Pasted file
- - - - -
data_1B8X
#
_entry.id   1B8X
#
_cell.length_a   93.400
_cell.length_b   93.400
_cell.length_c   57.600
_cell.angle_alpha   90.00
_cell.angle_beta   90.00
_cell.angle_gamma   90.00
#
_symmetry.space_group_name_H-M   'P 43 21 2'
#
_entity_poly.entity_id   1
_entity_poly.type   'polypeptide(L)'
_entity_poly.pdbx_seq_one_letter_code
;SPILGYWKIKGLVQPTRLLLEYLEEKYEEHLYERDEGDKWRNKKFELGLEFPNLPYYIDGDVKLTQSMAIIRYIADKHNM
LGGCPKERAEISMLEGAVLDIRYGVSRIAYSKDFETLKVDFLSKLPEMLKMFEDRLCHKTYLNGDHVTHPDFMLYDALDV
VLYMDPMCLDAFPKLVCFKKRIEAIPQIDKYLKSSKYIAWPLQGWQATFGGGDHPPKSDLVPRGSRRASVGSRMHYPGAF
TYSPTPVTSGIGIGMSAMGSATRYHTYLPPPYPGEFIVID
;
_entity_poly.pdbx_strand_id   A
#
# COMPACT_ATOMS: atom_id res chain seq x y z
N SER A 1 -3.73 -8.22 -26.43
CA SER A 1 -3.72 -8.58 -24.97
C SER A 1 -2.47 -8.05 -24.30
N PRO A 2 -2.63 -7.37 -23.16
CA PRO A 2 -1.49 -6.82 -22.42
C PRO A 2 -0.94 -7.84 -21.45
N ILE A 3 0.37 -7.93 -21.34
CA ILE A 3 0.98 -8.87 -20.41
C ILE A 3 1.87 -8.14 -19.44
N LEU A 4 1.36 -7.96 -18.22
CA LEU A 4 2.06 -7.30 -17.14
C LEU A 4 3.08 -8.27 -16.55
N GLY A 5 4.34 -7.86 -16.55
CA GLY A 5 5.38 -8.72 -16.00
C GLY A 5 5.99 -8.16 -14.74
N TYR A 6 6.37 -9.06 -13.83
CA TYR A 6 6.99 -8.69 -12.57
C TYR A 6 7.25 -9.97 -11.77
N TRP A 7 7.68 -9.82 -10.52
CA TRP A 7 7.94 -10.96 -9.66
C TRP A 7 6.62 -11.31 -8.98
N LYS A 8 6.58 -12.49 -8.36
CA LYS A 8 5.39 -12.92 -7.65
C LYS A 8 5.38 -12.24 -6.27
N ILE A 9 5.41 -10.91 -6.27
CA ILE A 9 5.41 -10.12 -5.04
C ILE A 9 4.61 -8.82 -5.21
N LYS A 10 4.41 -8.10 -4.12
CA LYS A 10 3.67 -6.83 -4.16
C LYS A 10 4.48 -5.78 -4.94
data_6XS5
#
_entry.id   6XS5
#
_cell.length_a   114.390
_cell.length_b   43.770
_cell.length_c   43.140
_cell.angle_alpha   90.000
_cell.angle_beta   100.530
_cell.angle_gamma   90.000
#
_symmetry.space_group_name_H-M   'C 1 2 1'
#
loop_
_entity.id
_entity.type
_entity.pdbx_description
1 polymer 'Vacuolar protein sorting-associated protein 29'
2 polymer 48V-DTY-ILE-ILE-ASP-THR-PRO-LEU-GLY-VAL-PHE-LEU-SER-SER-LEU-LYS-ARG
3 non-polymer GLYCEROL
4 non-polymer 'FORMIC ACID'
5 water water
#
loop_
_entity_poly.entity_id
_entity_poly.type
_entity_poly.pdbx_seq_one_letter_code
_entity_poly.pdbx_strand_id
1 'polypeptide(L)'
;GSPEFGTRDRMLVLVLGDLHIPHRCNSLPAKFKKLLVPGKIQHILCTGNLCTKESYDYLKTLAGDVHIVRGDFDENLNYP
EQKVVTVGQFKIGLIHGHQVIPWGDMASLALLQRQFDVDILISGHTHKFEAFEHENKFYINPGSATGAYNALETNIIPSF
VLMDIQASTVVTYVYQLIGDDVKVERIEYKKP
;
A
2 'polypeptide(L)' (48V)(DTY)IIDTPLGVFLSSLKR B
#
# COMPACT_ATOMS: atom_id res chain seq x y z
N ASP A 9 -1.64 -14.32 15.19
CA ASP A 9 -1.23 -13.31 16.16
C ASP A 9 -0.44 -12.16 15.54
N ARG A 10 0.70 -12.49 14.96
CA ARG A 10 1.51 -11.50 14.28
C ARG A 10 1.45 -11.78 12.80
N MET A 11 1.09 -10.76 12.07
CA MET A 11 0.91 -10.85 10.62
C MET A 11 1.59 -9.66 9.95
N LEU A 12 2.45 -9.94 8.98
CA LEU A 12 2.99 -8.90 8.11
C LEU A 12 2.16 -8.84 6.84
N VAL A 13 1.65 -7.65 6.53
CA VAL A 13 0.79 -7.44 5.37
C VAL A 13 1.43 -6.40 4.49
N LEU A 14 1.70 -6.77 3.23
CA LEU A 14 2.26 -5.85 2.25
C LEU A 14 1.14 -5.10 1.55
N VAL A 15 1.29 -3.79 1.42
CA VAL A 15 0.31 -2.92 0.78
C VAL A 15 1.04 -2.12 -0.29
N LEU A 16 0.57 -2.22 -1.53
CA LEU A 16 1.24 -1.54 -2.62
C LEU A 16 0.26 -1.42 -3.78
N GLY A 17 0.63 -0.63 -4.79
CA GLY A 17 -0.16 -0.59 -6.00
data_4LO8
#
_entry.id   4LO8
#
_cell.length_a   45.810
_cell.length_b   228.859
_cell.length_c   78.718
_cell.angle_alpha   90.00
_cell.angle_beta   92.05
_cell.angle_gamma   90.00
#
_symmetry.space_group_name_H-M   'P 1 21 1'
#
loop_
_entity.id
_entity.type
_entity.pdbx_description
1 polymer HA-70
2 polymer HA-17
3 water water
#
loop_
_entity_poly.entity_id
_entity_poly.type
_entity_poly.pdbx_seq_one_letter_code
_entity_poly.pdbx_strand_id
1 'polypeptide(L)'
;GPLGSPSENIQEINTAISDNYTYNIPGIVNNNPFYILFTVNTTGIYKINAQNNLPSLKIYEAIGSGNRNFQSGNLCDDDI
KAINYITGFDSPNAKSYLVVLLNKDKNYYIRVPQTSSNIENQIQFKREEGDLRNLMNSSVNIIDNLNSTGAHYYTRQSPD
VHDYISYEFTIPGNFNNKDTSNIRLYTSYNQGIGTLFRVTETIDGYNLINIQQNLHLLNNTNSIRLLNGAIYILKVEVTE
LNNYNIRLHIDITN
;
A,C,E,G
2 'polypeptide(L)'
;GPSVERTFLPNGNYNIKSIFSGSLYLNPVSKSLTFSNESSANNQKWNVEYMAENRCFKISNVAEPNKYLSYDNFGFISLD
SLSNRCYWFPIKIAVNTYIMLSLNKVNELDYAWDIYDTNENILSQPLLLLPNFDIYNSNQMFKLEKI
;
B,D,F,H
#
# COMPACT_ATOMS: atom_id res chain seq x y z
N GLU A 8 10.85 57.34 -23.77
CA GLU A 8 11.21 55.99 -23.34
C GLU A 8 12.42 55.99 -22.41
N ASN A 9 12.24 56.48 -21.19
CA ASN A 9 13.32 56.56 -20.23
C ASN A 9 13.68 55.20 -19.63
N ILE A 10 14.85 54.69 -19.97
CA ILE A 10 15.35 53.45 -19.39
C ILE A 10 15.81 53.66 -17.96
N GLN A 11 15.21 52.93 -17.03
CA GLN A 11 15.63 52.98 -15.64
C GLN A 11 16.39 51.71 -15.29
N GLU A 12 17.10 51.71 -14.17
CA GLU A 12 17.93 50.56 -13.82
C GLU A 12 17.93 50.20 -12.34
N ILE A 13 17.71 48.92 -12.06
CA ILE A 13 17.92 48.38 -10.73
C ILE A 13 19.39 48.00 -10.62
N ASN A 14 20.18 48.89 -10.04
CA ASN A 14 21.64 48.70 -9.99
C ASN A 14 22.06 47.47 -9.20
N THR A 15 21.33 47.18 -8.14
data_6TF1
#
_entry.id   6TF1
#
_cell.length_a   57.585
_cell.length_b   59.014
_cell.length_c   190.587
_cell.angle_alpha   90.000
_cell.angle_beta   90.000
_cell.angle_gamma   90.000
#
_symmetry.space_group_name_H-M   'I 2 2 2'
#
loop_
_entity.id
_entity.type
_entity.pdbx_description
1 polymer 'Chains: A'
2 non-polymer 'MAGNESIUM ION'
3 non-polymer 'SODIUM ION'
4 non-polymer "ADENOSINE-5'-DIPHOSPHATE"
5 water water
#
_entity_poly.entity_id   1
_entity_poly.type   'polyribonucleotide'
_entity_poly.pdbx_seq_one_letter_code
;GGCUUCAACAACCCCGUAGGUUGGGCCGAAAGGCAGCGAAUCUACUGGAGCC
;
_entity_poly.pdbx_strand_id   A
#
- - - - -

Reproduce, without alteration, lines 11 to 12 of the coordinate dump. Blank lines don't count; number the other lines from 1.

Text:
#
_symmetry.space_group_name_H-M   'P 43 21 2'